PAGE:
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I have added three updates, marked in bold, since posting this originally.

Aggregation has become a dirty word in much of journalism today.

Bill Keller, former editor of the New York Times, last year wrote: “There’s often a thin line between aggregation and theft.”

Patrick Pexton, Washington Post ombudsman, in an April 20 column called plagiarism “a perpetual danger in aggregated stories.”

Actually, aggregation has a long, proud and ethical history in journalism. If you’re an old-school journalist, don’t think Huffington Post or Drudge when you think about aggregation; think AP. The Associated Press is primarily largely an aggregation service*, except that it its members pay huge fees for the privilege of being aggregated (and for receiving content aggregated from other members).

The New York Times and Washington Post also have long histories of aggregation. In my years at various Midwestern newspapers, we reported big local and regional stories that attracted the attention of the Times, Post and other national news organizations. Facts we had reported first invariably turned up in the Times and Post stories without attribution or with vague attribution such as “local media reports.” I don’t say that critically. When I was a reporter and editor at various Midwestern newspapers, we did the same thing with facts we aggregated from smaller newspapers as we did regional versions of their local stories.

My point isn’t to criticize these traditional newspapers, just to note that aggregation isn’t a new practice just because it’s a fairly new journalism term. It’s one of many areas where journalism practices and standards are evolving, and I believe standards are actually improving in most cases.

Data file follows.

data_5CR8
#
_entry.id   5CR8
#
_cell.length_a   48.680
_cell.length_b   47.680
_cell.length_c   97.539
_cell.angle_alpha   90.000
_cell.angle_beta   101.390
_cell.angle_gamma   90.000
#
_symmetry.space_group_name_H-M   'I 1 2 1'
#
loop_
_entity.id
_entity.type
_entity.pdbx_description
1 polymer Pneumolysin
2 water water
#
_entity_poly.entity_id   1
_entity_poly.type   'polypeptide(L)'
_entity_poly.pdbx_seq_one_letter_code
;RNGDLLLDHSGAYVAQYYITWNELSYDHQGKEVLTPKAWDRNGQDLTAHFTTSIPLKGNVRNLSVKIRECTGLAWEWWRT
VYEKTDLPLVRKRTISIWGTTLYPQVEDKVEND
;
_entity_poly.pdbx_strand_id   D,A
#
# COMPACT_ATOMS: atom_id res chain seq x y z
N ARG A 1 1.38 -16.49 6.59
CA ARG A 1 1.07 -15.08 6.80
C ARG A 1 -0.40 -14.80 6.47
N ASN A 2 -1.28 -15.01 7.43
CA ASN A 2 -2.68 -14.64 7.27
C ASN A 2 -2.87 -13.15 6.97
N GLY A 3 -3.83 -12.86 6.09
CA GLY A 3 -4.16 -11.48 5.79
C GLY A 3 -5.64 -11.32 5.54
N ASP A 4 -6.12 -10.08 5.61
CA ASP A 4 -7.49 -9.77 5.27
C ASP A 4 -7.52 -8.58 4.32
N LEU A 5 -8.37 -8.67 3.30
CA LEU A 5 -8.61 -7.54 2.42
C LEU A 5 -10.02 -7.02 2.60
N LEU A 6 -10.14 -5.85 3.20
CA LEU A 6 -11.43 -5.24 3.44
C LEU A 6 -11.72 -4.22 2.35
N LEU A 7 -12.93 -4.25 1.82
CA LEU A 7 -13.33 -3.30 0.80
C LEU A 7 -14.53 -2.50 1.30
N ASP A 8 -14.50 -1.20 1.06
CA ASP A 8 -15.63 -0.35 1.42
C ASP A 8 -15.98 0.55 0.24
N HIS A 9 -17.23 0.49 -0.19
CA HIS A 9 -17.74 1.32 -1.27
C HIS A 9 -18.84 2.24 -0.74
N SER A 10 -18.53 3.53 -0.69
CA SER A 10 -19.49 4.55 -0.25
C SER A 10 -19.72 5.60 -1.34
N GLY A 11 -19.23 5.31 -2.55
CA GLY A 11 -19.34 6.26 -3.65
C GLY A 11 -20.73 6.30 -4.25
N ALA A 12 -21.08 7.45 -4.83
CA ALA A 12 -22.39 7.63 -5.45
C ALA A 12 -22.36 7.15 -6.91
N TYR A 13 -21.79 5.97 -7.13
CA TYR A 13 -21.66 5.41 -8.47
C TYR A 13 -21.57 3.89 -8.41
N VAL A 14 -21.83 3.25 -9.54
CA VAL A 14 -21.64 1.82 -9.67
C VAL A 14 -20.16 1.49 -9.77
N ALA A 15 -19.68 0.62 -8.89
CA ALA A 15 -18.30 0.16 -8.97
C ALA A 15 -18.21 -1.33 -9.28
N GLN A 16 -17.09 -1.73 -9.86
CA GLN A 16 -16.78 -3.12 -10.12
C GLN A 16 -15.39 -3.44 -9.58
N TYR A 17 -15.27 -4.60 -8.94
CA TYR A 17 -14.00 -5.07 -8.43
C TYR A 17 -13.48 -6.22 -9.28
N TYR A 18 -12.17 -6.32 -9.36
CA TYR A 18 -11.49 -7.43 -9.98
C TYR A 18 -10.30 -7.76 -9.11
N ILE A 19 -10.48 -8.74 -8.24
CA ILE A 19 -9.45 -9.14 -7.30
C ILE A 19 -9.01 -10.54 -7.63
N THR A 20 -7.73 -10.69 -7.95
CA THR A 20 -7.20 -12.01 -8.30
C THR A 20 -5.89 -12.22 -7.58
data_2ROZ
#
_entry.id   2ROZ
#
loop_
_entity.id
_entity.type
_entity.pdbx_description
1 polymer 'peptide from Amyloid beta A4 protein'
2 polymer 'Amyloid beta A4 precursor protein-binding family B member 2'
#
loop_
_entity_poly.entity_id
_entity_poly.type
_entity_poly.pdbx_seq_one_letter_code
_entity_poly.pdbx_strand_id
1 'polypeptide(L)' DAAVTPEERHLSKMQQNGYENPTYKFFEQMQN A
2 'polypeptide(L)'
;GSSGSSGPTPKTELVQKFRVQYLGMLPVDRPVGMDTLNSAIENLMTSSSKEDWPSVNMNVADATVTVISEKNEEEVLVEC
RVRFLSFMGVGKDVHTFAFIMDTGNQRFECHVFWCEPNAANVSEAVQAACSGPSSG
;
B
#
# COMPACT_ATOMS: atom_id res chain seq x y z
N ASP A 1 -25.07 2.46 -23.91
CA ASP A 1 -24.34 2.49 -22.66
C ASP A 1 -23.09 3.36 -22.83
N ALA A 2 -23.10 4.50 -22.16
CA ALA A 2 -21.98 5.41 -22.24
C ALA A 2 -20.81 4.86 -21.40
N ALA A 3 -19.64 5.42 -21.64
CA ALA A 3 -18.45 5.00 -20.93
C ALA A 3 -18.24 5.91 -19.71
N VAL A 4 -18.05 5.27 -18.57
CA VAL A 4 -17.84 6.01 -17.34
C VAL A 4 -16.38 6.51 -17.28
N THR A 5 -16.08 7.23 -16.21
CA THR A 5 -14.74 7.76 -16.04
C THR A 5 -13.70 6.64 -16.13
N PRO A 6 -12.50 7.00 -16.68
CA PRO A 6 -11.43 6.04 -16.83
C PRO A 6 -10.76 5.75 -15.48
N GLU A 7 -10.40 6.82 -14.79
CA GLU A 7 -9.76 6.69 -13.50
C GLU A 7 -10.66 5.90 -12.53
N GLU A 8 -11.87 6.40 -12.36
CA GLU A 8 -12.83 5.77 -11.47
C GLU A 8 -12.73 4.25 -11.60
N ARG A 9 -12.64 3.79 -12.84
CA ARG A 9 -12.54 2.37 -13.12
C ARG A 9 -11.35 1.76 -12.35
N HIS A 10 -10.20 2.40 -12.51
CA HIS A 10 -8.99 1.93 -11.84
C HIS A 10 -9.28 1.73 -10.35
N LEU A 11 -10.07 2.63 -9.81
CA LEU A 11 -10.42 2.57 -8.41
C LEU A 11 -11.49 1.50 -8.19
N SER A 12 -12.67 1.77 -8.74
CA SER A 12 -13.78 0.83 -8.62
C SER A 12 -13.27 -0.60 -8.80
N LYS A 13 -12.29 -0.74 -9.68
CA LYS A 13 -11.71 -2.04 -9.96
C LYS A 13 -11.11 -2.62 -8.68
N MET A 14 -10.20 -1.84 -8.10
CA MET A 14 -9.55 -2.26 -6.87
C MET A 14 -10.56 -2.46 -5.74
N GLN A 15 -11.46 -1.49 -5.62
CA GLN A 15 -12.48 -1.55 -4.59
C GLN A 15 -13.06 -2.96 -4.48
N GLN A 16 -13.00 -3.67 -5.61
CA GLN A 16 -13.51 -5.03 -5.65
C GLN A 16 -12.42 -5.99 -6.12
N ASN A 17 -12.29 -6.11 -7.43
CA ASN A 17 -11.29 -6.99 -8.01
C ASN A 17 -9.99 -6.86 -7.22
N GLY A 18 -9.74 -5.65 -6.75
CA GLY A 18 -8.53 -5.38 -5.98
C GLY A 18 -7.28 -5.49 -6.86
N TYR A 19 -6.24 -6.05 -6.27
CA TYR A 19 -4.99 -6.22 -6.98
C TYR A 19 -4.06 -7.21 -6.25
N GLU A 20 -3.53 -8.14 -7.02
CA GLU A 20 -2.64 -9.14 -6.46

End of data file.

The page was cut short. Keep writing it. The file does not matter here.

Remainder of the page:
After the Washington Post case, Elana Zak asked me and others if journalists needed to develop guidelines for aggregation.

I’m happy to contribute to that conversation with some thoughts about aggregation. I’ll start with discussing what I mean by aggregation (and its cousin or sibling, curation):

(more…)

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Craig Silverman has assembled eight “must reads” on how to verify information gathered through social media. I don’t have time to elaborate on them (and I would mostly just repeat what Craig and the writers say).

So don’t waste time reading my blog. Click on the link above and read what Craig and the others he has linked to have written. I will add them soon to my resources for accuracy and verification.

 

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The Connecticut newsrooms of Digital First Media have dealt with two instances of plagiarism in recent months.

After the first incident, we encouraged staff members to read my blog posts about attribution and cheating. After the second, Matt DeRienzo, our Connecticut group editor, suggested a quiz to ensure that staff members understand what plagiarism is and how to attribute their research. (After all, plagiarism generally starts with good research; the problem is the failure to attribute.) I developed the questions and Chris March set the quiz up. Matt made sure that every journalist in our Connecticut newsrooms took the quiz, and he discussed the results with them.

We thought the plagiarism and attribution quiz would accomplish several things: (more…)

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For the last few months, I have taken a few turns leading the #ASNEchat on Twitter for the American Society of News Editors. Starting today, we are going to alternate live-chat formats. We’ll still do a Twitter chat every other week. But on the alternating weeks, including today, we’ll do the live chat using CoverItLive at ASNE.org.

Today’s chat will discuss the role of newsroom ombudsmen with four panelists with interesting perspectives on the topic: